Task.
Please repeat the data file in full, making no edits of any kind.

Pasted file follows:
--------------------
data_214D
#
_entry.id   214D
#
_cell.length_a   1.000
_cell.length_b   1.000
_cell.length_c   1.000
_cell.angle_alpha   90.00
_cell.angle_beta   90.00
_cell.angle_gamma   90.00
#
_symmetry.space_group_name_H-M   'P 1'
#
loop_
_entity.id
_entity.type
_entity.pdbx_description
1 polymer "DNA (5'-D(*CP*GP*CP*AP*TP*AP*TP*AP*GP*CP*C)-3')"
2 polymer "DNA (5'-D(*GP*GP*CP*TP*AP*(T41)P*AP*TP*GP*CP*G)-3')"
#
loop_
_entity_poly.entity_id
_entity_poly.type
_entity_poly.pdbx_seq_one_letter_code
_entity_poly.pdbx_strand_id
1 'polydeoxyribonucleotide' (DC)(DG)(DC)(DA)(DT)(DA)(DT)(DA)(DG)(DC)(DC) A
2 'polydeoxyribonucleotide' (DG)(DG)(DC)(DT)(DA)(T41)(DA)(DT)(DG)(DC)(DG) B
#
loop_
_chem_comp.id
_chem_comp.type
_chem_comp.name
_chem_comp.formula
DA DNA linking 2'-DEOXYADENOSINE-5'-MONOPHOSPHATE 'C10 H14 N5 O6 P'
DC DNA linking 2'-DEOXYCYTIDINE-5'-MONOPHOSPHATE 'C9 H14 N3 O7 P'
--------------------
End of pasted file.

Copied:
data_214D
#
_entry.id   214D
#
_cell.length_a   1.000
_cell.length_b   1.000
_cell.length_c   1.000
_cell.angle_alpha   90.00
_cell.angle_beta   90.00
_cell.angle_gamma   90.00
#
_symmetry.space_group_name_H-M   'P 1'
#
loop_
_entity.id
_entity.type
_entity.pdbx_description
1 polymer "DNA (5'-D(*CP*GP*CP*AP*TP*AP*TP*AP*GP*CP*C)-3')"
2 polymer "DNA (5'-D(*GP*GP*CP*TP*AP*(T41)P*AP*TP*GP*CP*G)-3')"
#
loop_
_entity_poly.entity_id
_entity_poly.type
_entity_poly.pdbx_seq_one_letter_code
_entity_poly.pdbx_strand_id
1 'polydeoxyribonucleotide' (DC)(DG)(DC)(DA)(DT)(DA)(DT)(DA)(DG)(DC)(DC) A
2 'polydeoxyribonucleotide' (DG)(DG)(DC)(DT)(DA)(T41)(DA)(DT)(DG)(DC)(DG) B
#
loop_
_chem_comp.id
_chem_comp.type
_chem_comp.name
_chem_comp.formula
DA DNA linking 2'-DEOXYADENOSINE-5'-MONOPHOSPHATE 'C10 H14 N5 O6 P'
DC DNA linking 2'-DEOXYCYTIDINE-5'-MONOPHOSPHATE 'C9 H14 N3 O7 P'